Bayview’s SICU nurses are fighting bloodstream infections
In the Surgical Intensive Care Unit (SICU) at Johns Hopkins Bayview Medical Center, the prevention of blood stream infections demands an arsenal of safety measures, from a unit-based safety officer and Chlorohexidine skin prep to timely line removal and full barrier precautions. But central to that multi-pronged effort is making nurses equal members of the healthcare team, says patient care manager Carol Miller, RN, CCRN. of the previous year’s average of 3.29 infections per 1,000 central line days.
To prove her point, Miller points to a remarkable record: In 2008, her unit reported no central line catheter-related infections, a feat that came on the heels of the previous year’s average of 3.29 infections per 1,000 central line days.
Ultimately, the units infection-free record extended to 704 days in a row, giving Miller and Zeina Khouri-Stevens, PhD, RN, bragging rights to “SICU Pride” during a poster presentation at last year’s Maryland Patient Safety Conference.
Miller also gives kudos to “our physician assistants and nurse practitioners who place the majority of the lines. They have been extremely vital to this whole process.”
Over the years, Miller has witnessed her unit’s shift to a culture that prizes safety over hierarchy. “You could have a checklist and make the marks, but you also have to empower the staff to stop a procedure if they see something is not going right,” she says. “That takes a lot of work.”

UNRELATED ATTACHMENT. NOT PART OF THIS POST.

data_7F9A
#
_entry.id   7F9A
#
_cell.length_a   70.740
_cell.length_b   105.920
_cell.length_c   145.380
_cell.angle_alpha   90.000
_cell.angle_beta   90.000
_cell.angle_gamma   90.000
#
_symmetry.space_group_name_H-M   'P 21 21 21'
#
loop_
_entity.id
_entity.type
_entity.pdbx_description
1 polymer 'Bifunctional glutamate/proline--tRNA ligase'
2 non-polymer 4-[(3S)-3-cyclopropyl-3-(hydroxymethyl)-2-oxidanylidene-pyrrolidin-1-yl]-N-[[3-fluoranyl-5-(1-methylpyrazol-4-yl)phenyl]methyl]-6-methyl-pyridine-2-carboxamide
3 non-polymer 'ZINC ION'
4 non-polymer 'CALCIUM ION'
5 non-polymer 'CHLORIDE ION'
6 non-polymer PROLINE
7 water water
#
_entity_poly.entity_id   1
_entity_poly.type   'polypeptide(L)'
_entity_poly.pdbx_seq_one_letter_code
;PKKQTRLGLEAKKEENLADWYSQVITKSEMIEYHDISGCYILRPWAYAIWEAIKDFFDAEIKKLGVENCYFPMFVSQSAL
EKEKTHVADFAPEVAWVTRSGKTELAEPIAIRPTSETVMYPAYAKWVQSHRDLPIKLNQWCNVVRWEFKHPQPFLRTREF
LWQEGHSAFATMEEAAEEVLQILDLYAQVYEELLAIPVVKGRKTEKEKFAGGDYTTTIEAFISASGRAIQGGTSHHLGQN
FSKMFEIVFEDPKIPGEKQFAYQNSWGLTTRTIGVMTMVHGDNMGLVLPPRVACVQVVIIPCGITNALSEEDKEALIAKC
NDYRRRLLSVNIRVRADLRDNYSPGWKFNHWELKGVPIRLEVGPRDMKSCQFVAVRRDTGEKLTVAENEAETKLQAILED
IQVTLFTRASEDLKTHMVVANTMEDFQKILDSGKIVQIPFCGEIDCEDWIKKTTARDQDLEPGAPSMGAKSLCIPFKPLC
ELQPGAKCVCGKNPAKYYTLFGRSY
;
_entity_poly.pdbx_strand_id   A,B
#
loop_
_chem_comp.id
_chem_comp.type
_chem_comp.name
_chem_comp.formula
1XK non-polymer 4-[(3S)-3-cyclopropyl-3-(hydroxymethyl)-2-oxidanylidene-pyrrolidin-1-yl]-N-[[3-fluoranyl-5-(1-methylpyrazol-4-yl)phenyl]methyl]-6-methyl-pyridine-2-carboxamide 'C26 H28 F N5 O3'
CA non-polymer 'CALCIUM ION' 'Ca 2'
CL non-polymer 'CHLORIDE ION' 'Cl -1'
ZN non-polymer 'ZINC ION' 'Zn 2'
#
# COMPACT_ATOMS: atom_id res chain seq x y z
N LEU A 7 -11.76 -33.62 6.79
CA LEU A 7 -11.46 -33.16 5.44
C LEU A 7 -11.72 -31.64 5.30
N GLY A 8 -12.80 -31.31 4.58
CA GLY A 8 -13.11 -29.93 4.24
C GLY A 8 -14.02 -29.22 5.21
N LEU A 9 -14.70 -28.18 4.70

The unit’s commitment to eliminating central line infections “took a big push forward” when the SICU became part of the Johns Hopkins program, “Partnerships and Interventions to Promote and Ensure Patient Safety,” says Miller. The alliance lends support and reaffirms the guiding principle of the unit’s safety-first culture that she sums up as, “We all are accountable for providing this higher level of safety for our patients.”
In the Hopkins Bayview SICU, nurses are encouraged to think critically and make clinical decisions. They don’t hesitate to stop a procedure if sterile practices aren’t followed, Miller says. On occasion, she, too, has intervened in ways once thought unimaginable. “I’ve caught providers before they actually enter a room to assist with a sterile procedure and reminded them to put on a mask and other protective gear,” Miller says.
That’s a far cry from her early years on the SICU, when “nurses just followed orders and didn’t question,” she says. Today, “the culture truly is a team effort. The physician may ultimately have the final say, but the nurse or any member of the team can step out and say, ‘Let’s talk about it.’ We work like that now, and I think our infection-free success is a reflection of that.”